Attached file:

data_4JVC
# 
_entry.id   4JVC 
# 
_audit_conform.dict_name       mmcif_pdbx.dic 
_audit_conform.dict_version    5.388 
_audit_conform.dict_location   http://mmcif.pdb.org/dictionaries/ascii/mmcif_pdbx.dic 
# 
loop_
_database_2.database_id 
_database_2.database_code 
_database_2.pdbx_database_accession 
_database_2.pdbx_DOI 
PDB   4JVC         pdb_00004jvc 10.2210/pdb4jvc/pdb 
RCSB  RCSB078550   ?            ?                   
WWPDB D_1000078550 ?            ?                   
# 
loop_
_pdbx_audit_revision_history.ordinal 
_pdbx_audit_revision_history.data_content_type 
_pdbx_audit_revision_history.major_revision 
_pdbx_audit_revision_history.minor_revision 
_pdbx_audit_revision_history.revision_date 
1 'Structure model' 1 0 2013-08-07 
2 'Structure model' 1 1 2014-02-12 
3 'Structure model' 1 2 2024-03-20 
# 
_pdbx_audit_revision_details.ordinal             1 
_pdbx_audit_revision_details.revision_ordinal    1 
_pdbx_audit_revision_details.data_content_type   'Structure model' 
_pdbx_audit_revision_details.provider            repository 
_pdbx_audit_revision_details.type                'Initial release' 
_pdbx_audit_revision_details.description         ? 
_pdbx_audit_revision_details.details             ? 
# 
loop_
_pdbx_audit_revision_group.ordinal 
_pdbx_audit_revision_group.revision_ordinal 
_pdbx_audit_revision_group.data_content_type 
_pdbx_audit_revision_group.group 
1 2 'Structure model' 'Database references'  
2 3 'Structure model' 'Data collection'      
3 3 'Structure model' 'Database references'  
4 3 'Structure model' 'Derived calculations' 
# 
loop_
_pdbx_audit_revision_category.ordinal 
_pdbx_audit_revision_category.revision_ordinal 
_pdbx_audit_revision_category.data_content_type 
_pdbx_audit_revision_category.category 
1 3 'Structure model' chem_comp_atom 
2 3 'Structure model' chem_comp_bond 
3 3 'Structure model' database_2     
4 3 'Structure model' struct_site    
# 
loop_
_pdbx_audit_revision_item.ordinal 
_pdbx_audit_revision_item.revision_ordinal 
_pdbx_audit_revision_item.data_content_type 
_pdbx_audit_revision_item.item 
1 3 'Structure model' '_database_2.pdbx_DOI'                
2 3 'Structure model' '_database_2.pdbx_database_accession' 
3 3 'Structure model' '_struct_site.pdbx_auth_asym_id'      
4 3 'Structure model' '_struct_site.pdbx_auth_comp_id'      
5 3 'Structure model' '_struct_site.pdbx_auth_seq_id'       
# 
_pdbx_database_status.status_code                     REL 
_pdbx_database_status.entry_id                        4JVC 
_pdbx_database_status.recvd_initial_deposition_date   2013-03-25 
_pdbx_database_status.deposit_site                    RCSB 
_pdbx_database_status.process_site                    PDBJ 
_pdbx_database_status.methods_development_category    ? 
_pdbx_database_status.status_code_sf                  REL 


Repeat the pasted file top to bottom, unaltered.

data_4JVC
# 
_entry.id   4JVC 
# 
_audit_conform.dict_name       mmcif_pdbx.dic 
_audit_conform.dict_version    5.388 
_audit_conform.dict_location   http://mmcif.pdb.org/dictionaries/ascii/mmcif_pdbx.dic 
# 
loop_
_database_2.database_id 
_database_2.database_code 
_database_2.pdbx_database_accession 
_database_2.pdbx_DOI 
PDB   4JVC         pdb_00004jvc 10.2210/pdb4jvc/pdb 
RCSB  RCSB078550   ?            ?                   
WWPDB D_1000078550 ?            ?                   
# 
loop_
_pdbx_audit_revision_history.ordinal 
_pdbx_audit_revision_history.data_content_type 
_pdbx_audit_revision_history.major_revision 
_pdbx_audit_revision_history.minor_revision 
_pdbx_audit_revision_history.revision_date 
1 'Structure model' 1 0 2013-08-07 
2 'Structure model' 1 1 2014-02-12 
3 'Structure model' 1 2 2024-03-20 
# 
_pdbx_audit_revision_details.ordinal             1 
_pdbx_audit_revision_details.revision_ordinal    1 
_pdbx_audit_revision_details.data_content_type   'Structure model' 
_pdbx_audit_revision_details.provider            repository 
_pdbx_audit_revision_details.type                'Initial release' 
_pdbx_audit_revision_details.description         ? 
_pdbx_audit_revision_details.details             ? 
# 
loop_
_pdbx_audit_revision_group.ordinal 
_pdbx_audit_revision_group.revision_ordinal 
_pdbx_audit_revision_group.data_content_type 
_pdbx_audit_revision_group.group 
1 2 'Structure model' 'Database references'  
2 3 'Structure model' 'Data collection'      
3 3 'Structure model' 'Database references'  
4 3 'Structure model' 'Derived calculations' 
# 
loop_
_pdbx_audit_revision_category.ordinal 
_pdbx_audit_revision_category.revision_ordinal 
_pdbx_audit_revision_category.data_content_type 
_pdbx_audit_revision_category.category 
1 3 'Structure model' chem_comp_atom 
2 3 'Structure model' chem_comp_bond 
3 3 'Structure model' database_2     
4 3 'Structure model' struct_site    
# 
loop_
_pdbx_audit_revision_item.ordinal 
_pdbx_audit_revision_item.revision_ordinal 
_pdbx_audit_revision_item.data_content_type 
_pdbx_audit_revision_item.item 
1 3 'Structure model' '_database_2.pdbx_DOI'                
2 3 'Structure model' '_database_2.pdbx_database_accession' 
3 3 'Structure model' '_struct_site.pdbx_auth_asym_id'      
4 3 'Structure model' '_struct_site.pdbx_auth_comp_id'      
5 3 'Structure model' '_struct_site.pdbx_auth_seq_id'       
# 
_pdbx_database_status.status_code                     REL 
_pdbx_database_status.entry_id                        4JVC 
_pdbx_database_status.recvd_initial_deposition_date   2013-03-25 
_pdbx_database_status.deposit_site                    RCSB 
_pdbx_database_status.process_site                    PDBJ 
_pdbx_database_status.methods_development_category    ? 
_pdbx_database_status.status_code_sf                  REL 